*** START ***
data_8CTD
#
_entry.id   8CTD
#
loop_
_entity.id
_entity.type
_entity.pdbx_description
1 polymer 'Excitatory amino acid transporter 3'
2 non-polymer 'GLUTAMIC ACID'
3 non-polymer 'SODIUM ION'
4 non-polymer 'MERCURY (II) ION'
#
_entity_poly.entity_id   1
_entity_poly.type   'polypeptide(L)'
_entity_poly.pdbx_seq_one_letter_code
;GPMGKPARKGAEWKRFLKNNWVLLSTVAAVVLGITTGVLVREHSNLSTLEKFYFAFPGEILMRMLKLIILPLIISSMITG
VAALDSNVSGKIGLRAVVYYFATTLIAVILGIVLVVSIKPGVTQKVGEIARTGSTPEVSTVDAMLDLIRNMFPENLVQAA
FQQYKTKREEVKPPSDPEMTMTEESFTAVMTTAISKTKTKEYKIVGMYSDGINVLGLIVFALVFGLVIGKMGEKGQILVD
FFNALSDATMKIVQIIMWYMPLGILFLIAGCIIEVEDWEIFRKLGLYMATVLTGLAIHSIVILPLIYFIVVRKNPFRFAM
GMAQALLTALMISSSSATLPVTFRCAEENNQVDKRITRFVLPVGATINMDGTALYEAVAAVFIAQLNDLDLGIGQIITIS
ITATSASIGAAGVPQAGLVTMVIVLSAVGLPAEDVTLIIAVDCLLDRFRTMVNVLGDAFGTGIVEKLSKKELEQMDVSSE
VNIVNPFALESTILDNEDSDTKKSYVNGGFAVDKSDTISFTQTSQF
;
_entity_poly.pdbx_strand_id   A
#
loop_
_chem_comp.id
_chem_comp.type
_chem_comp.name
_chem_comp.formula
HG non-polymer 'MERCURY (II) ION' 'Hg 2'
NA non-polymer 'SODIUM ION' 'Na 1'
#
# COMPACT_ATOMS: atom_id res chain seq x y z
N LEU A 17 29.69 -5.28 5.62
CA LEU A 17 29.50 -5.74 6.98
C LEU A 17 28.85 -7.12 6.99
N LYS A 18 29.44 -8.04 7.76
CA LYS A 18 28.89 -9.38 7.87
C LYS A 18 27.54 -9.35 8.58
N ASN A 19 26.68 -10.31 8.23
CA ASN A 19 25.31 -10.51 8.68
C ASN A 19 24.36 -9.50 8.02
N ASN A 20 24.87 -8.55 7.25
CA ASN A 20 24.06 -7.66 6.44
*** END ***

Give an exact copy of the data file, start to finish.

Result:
data_8CTD
#
_entry.id   8CTD
#
loop_
_entity.id
_entity.type
_entity.pdbx_description
1 polymer 'Excitatory amino acid transporter 3'
2 non-polymer 'GLUTAMIC ACID'
3 non-polymer 'SODIUM ION'
4 non-polymer 'MERCURY (II) ION'
#
_entity_poly.entity_id   1
_entity_poly.type   'polypeptide(L)'
_entity_poly.pdbx_seq_one_letter_code
;GPMGKPARKGAEWKRFLKNNWVLLSTVAAVVLGITTGVLVREHSNLSTLEKFYFAFPGEILMRMLKLIILPLIISSMITG
VAALDSNVSGKIGLRAVVYYFATTLIAVILGIVLVVSIKPGVTQKVGEIARTGSTPEVSTVDAMLDLIRNMFPENLVQAA
FQQYKTKREEVKPPSDPEMTMTEESFTAVMTTAISKTKTKEYKIVGMYSDGINVLGLIVFALVFGLVIGKMGEKGQILVD
FFNALSDATMKIVQIIMWYMPLGILFLIAGCIIEVEDWEIFRKLGLYMATVLTGLAIHSIVILPLIYFIVVRKNPFRFAM
GMAQALLTALMISSSSATLPVTFRCAEENNQVDKRITRFVLPVGATINMDGTALYEAVAAVFIAQLNDLDLGIGQIITIS
ITATSASIGAAGVPQAGLVTMVIVLSAVGLPAEDVTLIIAVDCLLDRFRTMVNVLGDAFGTGIVEKLSKKELEQMDVSSE
VNIVNPFALESTILDNEDSDTKKSYVNGGFAVDKSDTISFTQTSQF
;
_entity_poly.pdbx_strand_id   A
#
loop_
_chem_comp.id
_chem_comp.type
_chem_comp.name
_chem_comp.formula
HG non-polymer 'MERCURY (II) ION' 'Hg 2'
NA non-polymer 'SODIUM ION' 'Na 1'
#
# COMPACT_ATOMS: atom_id res chain seq x y z
N LEU A 17 29.69 -5.28 5.62
CA LEU A 17 29.50 -5.74 6.98
C LEU A 17 28.85 -7.12 6.99
N LYS A 18 29.44 -8.04 7.76
CA LYS A 18 28.89 -9.38 7.87
C LYS A 18 27.54 -9.35 8.58
N ASN A 19 26.68 -10.31 8.23
CA ASN A 19 25.31 -10.51 8.68
C ASN A 19 24.36 -9.50 8.02
N ASN A 20 24.87 -8.55 7.25
CA ASN A 20 24.06 -7.66 6.44